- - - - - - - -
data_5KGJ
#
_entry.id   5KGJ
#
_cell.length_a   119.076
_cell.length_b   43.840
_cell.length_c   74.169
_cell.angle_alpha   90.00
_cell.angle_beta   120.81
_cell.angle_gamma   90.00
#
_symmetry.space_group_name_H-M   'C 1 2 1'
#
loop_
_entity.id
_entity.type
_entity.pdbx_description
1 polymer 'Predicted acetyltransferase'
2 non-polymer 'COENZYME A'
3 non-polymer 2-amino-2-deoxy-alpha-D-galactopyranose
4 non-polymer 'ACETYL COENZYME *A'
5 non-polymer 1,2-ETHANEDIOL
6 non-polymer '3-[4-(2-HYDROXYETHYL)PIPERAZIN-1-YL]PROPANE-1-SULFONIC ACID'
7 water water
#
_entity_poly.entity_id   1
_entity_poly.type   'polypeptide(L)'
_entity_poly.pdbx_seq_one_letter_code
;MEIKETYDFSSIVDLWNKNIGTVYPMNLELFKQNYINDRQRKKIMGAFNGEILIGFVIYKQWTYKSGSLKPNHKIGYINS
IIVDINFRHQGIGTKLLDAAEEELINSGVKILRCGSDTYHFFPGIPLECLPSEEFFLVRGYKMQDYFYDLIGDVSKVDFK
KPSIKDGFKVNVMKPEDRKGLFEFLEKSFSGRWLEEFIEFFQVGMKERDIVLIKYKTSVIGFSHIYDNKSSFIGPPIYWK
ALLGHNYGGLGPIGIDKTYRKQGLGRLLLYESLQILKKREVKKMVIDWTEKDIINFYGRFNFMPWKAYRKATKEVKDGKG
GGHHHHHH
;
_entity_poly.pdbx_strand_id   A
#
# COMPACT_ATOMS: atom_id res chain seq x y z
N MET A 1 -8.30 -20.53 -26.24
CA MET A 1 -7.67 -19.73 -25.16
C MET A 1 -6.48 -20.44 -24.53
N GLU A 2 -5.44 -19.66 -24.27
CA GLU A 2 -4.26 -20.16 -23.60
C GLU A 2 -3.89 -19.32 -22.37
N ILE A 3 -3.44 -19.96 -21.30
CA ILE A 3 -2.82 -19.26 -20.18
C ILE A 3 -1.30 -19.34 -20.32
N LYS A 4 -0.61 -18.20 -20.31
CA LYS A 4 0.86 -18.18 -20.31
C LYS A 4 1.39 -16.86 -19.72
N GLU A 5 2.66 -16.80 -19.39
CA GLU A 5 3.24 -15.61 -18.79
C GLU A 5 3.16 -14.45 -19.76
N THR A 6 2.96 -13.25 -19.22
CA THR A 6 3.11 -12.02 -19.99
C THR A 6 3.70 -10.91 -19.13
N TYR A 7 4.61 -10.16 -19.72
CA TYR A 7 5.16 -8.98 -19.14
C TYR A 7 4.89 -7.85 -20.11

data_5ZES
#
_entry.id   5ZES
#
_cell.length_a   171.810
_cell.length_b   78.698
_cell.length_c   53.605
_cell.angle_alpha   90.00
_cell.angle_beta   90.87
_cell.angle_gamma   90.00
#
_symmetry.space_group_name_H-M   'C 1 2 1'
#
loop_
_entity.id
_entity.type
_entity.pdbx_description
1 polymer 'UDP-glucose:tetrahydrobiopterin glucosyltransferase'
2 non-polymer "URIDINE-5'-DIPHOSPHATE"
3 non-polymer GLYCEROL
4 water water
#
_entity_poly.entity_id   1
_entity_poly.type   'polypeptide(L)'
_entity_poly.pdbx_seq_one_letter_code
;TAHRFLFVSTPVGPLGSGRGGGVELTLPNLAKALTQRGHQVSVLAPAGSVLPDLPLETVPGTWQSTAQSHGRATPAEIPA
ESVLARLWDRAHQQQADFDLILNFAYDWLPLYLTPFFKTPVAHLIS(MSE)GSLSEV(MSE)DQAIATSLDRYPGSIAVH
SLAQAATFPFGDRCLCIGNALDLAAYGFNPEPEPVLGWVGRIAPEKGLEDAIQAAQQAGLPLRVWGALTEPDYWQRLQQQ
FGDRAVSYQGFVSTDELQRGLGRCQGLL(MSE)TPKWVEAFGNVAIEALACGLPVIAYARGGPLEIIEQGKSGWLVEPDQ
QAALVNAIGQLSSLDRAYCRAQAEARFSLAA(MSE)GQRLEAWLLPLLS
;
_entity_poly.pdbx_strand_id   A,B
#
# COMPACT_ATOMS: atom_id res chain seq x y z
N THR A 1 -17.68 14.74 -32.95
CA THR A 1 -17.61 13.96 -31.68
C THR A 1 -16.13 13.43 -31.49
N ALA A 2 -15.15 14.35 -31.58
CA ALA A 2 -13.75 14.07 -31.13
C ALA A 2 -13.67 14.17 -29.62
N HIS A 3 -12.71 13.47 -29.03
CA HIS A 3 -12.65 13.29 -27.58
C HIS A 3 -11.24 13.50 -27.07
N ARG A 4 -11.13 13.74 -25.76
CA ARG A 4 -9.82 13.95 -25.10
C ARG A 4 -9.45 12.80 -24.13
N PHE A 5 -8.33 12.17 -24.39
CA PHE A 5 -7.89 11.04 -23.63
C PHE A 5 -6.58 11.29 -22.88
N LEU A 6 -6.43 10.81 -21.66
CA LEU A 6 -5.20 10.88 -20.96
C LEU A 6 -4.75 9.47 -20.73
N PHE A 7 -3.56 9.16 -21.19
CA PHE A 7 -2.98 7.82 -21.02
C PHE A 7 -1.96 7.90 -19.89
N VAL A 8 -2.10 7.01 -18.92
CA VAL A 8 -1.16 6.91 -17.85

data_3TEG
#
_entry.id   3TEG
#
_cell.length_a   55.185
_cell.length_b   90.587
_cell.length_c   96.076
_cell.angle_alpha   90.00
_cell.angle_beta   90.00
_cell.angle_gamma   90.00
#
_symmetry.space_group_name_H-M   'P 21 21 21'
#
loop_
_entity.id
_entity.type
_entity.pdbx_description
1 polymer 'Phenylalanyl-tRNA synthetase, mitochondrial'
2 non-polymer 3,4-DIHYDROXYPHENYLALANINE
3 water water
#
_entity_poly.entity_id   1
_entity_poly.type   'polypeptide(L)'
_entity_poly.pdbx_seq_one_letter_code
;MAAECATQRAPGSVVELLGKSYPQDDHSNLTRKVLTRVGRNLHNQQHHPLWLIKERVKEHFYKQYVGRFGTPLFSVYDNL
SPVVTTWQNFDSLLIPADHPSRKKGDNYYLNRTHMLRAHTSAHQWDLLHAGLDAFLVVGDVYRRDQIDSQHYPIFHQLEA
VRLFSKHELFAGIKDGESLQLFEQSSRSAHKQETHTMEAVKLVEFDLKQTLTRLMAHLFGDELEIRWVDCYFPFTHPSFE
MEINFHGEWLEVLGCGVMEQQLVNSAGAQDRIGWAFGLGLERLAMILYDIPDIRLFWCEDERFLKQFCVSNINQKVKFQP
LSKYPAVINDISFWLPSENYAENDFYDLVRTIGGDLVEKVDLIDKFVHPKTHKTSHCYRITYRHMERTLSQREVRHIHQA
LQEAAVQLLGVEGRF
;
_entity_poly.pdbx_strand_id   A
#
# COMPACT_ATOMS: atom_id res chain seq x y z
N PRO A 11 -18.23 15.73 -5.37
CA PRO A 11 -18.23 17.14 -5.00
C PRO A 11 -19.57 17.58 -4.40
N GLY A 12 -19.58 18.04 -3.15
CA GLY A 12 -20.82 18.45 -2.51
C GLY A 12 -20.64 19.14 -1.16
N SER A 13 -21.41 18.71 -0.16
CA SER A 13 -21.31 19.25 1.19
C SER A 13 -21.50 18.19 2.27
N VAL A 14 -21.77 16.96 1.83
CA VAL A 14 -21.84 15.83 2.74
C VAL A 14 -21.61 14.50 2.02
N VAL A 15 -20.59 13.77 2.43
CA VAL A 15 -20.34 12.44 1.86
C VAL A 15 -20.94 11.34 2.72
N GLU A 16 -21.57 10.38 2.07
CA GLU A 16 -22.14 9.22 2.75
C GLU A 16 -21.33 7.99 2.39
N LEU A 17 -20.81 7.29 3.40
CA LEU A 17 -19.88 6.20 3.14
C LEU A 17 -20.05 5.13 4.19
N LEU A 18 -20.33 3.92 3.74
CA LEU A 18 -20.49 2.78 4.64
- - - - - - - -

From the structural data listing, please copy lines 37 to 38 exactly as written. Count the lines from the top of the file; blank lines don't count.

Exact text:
# COMPACT_ATOMS: atom_id res chain seq x y z
N MET A 1 -8.30 -20.53 -26.24